While staying in the French Quarter we decided to check out some of the new restaurants that have opened in New Orleans since we moved away to Philadelphia last summer. Our list included SoBou, the new contemporary restaurant located in the W Hotel by the same family as Commander’s Palace (a personal favorite).
This ‘South of Bourbon‘ restaurant focuses on tapas style small plates and modern twists on Southern classics. Led by chef Juan Carlos Gonzalez the food proved to be fresh, innovative and exciting. The decor is modern, elegant and trendy. Many tables have beer taps built in for easy access.
We went for lunch around 1 pm and the restaurant was winding down with less than 3 tables. However, it took a very long time to get anything on our table. And while our server was knowledgeable and attentive, it did not take away from the fact that we waited for what seemed like 30 minutes to get our first order served.
The Yellowfin tuna cones were served in a small tomato infused cone filled with a pineapple ceviche, tuna, topped with basil and avocado ice cream. It was small enough to eat in one bite. However, I was not a big fan of the ice-cream/fish combination. I’m a firm believer that fish and dairy should not be mixed at a meal let alone in one dish.
Next came the Butternut Squach Beignets, large deep fried balls of dough mixed with duck debris and squash drizzled with a sweet foie gras fondue sauce and chicory coffee ganache. The Count loved the mix of sweet and savory flavors of this dish but for me it was too much fried dough.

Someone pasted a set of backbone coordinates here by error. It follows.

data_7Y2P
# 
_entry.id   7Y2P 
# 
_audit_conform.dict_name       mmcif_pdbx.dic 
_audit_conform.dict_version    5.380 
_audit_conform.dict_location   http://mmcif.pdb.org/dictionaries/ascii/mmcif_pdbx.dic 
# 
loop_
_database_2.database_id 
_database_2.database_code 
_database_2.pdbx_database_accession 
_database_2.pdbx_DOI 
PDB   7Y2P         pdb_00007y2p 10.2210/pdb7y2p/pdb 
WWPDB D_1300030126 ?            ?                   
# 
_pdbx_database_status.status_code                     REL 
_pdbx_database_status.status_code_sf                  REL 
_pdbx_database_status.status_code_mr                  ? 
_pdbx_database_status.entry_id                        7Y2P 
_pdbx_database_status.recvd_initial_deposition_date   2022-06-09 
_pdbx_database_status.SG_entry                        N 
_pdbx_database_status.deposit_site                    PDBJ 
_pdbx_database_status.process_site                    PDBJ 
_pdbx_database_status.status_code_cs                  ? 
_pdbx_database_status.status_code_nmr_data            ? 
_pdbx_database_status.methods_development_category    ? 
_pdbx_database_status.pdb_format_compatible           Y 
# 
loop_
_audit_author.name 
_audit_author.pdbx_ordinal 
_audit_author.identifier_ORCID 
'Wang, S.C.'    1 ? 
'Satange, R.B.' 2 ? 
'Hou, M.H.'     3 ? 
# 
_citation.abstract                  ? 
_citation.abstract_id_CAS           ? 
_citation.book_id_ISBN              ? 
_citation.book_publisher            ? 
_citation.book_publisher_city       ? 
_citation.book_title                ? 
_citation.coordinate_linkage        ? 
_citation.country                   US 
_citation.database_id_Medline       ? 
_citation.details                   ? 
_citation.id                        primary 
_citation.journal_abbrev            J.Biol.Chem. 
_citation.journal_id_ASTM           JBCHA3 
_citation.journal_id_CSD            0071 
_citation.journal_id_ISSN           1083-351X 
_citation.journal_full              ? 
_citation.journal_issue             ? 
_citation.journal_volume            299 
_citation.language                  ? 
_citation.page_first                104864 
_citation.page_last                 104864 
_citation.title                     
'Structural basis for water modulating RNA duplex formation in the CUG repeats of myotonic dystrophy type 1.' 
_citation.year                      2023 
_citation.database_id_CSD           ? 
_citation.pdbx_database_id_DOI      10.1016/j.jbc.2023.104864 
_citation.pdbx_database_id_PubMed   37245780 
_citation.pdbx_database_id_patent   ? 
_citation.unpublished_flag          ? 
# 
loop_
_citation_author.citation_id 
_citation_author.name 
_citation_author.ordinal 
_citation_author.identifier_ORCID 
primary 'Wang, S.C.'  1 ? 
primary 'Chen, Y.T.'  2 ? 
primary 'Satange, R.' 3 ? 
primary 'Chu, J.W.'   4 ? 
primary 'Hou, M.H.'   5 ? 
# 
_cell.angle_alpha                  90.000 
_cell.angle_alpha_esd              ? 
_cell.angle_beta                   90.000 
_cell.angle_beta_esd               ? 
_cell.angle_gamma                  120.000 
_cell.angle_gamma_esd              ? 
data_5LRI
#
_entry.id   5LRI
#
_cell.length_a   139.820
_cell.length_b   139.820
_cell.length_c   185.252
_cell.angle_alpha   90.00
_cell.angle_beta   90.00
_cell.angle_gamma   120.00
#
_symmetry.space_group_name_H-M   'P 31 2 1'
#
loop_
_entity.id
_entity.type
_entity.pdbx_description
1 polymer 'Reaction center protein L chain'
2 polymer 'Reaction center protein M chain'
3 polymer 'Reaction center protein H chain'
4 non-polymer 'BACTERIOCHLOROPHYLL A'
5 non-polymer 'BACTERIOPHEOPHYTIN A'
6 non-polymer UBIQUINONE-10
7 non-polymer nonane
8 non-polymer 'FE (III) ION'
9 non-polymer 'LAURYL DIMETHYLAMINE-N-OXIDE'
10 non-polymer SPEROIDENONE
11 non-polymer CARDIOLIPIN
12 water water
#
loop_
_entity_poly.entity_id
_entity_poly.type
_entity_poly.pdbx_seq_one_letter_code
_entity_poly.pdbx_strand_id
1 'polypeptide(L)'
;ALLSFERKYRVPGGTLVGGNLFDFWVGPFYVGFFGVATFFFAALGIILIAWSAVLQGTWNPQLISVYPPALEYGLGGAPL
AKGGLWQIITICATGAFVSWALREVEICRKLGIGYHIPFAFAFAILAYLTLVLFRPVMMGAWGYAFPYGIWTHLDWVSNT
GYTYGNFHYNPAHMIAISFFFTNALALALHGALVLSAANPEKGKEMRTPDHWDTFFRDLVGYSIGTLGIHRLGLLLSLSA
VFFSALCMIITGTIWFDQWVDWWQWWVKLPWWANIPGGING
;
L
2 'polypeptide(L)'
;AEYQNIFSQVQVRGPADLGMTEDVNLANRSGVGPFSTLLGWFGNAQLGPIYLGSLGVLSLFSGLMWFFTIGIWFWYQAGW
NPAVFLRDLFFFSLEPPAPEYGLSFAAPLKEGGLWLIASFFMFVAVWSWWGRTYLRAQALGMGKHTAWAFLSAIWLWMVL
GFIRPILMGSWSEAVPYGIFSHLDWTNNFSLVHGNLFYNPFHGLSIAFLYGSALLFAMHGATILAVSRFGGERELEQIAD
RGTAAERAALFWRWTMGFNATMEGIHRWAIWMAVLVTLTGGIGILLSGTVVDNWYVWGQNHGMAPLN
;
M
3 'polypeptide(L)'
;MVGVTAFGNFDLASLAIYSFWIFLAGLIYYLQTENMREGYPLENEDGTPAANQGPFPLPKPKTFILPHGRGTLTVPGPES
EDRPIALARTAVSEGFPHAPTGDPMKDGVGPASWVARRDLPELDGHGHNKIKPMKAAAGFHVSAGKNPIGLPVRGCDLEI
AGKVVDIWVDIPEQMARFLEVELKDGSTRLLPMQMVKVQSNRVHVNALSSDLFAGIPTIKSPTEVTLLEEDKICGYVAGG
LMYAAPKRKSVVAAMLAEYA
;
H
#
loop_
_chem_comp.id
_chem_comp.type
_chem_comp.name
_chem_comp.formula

For our main entrees we had the SoBou Burger and Rosemary Crusted Oyster Salad. The burger was plain and simply delicious. Grilled to perfection giving it that smokey grilled flavor that many burgers these days lack.
The oyster salad was a great light lunch option. The oysters were lightly crusted in a rosemary breading cooked just right, set on top of a bed of tossed greens in a light sauce.
We also ordered a side of fries and were surprised to note that we were charged that extra dollar for ketchup. It threw us off a bit given that you really don’t expect to be charged for ketchup in an upscale restaurant such as SoBou. And while we may be spoiled up east in Philadelphia and New York with the special attention we’ve been given by chefs and wait staff, small details such as this really do take away from the experience.